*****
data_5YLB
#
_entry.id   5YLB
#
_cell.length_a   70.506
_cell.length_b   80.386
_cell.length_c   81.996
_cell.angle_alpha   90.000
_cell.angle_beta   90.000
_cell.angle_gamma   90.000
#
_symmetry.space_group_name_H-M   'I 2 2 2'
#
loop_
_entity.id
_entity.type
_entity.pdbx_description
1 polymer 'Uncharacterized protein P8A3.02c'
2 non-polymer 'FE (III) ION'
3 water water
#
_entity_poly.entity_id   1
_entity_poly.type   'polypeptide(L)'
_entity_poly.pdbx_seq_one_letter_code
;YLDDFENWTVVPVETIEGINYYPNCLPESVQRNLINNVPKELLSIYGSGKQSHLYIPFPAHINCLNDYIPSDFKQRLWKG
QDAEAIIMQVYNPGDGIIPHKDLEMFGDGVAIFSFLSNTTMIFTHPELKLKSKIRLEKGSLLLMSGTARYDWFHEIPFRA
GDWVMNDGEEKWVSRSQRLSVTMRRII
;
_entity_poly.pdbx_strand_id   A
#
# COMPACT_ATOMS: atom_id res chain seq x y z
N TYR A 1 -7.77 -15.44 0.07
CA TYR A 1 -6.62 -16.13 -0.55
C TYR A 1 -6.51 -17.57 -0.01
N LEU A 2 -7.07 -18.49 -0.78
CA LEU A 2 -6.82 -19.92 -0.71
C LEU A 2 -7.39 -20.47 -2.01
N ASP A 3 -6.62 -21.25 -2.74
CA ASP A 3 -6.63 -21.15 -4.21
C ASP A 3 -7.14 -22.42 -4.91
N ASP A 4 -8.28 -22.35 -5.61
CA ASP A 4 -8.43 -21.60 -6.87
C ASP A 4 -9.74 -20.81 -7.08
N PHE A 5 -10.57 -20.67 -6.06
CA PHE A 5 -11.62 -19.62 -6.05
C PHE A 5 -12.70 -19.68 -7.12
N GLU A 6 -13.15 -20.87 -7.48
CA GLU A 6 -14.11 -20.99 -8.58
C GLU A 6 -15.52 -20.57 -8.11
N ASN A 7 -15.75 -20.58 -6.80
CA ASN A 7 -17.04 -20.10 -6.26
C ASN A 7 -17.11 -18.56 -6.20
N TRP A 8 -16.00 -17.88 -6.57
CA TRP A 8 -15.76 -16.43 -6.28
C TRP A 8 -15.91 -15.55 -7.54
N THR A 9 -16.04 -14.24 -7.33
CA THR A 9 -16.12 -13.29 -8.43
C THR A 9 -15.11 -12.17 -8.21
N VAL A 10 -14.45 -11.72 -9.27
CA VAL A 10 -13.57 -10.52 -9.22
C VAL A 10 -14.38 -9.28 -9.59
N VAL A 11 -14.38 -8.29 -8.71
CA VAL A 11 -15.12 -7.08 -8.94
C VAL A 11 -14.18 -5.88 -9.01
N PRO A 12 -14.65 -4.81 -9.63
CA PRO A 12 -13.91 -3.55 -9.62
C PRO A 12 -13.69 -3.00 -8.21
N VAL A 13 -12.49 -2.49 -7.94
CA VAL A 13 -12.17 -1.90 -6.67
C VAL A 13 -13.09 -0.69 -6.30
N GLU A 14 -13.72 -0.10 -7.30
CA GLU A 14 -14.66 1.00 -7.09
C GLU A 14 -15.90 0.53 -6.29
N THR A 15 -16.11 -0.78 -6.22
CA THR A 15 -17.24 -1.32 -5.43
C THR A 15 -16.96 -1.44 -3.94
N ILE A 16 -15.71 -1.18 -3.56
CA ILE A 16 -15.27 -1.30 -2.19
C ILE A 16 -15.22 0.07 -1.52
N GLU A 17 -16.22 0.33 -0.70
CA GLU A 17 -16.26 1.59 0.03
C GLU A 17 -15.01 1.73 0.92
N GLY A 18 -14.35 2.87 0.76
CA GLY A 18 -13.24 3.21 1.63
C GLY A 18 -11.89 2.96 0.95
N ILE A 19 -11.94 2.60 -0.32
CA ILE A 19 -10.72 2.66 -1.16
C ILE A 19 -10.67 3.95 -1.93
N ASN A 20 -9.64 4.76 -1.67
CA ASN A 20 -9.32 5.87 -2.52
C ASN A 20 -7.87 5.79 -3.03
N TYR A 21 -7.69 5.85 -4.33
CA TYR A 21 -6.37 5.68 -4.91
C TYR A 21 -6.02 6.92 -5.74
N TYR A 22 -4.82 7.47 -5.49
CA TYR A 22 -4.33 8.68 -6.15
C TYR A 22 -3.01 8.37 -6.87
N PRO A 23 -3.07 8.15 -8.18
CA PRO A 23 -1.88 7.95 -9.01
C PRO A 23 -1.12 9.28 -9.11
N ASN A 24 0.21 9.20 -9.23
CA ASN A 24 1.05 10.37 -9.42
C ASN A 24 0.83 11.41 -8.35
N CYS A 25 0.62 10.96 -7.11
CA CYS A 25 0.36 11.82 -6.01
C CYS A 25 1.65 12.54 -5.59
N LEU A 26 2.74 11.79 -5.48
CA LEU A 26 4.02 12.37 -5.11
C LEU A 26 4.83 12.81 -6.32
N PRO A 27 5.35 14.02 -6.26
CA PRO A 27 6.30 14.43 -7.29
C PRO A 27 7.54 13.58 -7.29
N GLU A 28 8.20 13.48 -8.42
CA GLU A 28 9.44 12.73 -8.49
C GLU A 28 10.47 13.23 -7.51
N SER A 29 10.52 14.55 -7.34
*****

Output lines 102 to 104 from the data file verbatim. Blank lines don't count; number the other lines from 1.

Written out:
CA ASN A 24 1.05 10.37 -9.42
C ASN A 24 0.83 11.41 -8.35
N CYS A 25 0.62 10.96 -7.11